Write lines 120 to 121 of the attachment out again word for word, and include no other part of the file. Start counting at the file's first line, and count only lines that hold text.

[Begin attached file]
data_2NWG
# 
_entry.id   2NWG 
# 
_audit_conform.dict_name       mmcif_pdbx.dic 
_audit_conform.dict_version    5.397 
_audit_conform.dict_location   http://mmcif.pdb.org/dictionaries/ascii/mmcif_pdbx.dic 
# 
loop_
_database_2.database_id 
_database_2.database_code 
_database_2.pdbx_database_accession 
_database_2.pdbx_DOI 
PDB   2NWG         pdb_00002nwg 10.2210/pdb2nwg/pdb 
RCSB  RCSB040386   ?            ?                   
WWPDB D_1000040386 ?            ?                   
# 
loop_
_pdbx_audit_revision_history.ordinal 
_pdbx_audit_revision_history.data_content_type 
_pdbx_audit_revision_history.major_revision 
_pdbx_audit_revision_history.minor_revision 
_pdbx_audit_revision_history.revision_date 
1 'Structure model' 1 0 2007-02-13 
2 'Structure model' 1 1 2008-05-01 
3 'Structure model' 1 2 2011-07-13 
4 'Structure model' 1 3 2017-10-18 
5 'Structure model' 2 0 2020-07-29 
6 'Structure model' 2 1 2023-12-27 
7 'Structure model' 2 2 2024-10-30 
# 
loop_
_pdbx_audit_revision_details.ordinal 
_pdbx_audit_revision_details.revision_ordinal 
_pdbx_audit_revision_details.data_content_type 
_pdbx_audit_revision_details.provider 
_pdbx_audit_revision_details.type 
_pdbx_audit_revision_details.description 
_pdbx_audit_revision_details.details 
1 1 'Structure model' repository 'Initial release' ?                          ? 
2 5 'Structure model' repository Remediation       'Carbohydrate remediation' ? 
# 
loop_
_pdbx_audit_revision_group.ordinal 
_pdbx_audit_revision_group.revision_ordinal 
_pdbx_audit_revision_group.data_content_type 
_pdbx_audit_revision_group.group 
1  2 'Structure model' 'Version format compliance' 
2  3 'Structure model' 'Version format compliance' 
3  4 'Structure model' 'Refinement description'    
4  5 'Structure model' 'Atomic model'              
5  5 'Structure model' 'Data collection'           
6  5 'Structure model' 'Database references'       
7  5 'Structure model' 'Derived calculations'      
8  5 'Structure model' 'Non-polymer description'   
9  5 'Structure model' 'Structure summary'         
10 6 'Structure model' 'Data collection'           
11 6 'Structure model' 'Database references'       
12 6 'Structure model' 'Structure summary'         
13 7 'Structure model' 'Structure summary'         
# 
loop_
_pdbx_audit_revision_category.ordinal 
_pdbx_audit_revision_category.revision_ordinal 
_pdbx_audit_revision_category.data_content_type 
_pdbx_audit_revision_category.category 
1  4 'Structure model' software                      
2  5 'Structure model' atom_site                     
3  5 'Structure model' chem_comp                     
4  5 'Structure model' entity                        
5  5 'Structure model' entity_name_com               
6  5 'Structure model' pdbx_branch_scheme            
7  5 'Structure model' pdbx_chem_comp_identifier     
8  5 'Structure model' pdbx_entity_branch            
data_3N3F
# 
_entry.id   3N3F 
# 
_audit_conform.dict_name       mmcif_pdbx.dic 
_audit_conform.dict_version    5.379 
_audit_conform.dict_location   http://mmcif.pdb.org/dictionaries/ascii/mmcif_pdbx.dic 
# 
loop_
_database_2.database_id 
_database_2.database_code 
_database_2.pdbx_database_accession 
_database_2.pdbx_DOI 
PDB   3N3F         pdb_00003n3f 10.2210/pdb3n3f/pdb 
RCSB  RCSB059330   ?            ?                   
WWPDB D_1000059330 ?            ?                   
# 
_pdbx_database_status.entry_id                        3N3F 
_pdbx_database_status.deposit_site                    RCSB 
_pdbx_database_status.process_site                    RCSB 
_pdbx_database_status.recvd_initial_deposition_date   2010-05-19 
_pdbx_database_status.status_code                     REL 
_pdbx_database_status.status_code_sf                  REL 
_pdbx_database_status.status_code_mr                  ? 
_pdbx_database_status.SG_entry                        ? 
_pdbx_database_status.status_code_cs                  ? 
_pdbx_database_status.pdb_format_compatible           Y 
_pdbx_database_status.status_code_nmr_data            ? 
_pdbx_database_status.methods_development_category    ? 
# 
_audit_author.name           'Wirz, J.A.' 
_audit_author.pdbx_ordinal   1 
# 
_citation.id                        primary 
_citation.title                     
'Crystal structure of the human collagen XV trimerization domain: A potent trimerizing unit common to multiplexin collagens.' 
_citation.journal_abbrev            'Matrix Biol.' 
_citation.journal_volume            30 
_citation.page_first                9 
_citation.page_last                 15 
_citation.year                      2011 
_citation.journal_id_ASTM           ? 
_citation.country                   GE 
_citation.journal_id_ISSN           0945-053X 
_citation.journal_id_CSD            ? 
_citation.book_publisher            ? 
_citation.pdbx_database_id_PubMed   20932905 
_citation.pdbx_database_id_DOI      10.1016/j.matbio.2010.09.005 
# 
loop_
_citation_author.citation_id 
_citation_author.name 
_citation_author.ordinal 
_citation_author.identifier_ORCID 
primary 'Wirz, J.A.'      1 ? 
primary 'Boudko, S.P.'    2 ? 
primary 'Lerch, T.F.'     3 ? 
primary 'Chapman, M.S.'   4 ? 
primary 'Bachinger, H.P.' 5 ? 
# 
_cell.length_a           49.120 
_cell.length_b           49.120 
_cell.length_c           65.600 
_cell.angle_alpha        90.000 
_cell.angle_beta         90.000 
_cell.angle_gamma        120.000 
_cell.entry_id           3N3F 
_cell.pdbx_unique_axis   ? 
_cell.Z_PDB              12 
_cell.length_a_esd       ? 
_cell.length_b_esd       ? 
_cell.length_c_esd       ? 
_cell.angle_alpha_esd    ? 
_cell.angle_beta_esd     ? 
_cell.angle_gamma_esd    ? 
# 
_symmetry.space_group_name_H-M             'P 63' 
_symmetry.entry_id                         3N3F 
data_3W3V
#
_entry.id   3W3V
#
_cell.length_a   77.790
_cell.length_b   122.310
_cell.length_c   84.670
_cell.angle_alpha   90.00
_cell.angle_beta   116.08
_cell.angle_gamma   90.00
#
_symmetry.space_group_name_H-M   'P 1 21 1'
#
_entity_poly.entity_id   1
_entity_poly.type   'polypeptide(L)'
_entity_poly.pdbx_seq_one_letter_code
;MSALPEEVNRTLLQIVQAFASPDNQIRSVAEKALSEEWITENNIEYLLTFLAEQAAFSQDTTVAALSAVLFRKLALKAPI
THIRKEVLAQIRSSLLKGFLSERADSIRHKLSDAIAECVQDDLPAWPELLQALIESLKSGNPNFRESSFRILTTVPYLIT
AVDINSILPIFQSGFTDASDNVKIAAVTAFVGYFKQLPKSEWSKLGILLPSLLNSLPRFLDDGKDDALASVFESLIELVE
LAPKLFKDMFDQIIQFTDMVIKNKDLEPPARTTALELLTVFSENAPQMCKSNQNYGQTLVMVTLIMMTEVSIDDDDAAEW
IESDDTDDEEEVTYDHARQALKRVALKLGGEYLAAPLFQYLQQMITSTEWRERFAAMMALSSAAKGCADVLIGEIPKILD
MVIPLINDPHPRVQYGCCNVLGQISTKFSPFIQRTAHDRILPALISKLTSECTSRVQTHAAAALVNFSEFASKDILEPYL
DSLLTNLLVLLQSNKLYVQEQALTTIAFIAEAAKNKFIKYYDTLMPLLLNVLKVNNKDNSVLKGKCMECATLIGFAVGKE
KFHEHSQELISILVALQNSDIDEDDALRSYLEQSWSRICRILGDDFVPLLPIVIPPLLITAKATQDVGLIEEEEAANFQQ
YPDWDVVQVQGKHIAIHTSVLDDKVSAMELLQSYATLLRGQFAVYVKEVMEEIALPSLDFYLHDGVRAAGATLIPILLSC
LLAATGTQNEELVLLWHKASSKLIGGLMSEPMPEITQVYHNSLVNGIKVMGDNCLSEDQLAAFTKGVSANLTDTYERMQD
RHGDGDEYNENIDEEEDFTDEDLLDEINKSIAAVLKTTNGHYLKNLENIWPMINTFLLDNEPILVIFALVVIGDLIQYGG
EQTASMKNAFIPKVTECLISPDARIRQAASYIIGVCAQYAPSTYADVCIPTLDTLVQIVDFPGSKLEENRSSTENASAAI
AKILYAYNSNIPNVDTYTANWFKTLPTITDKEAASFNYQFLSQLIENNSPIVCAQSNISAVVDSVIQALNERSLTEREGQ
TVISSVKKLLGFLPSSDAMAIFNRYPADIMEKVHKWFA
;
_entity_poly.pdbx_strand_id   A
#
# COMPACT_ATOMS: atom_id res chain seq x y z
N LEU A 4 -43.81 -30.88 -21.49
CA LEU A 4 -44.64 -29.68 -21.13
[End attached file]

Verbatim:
_citation.book_publisher            ? 
_citation.pdbx_database_id_PubMed   20932905 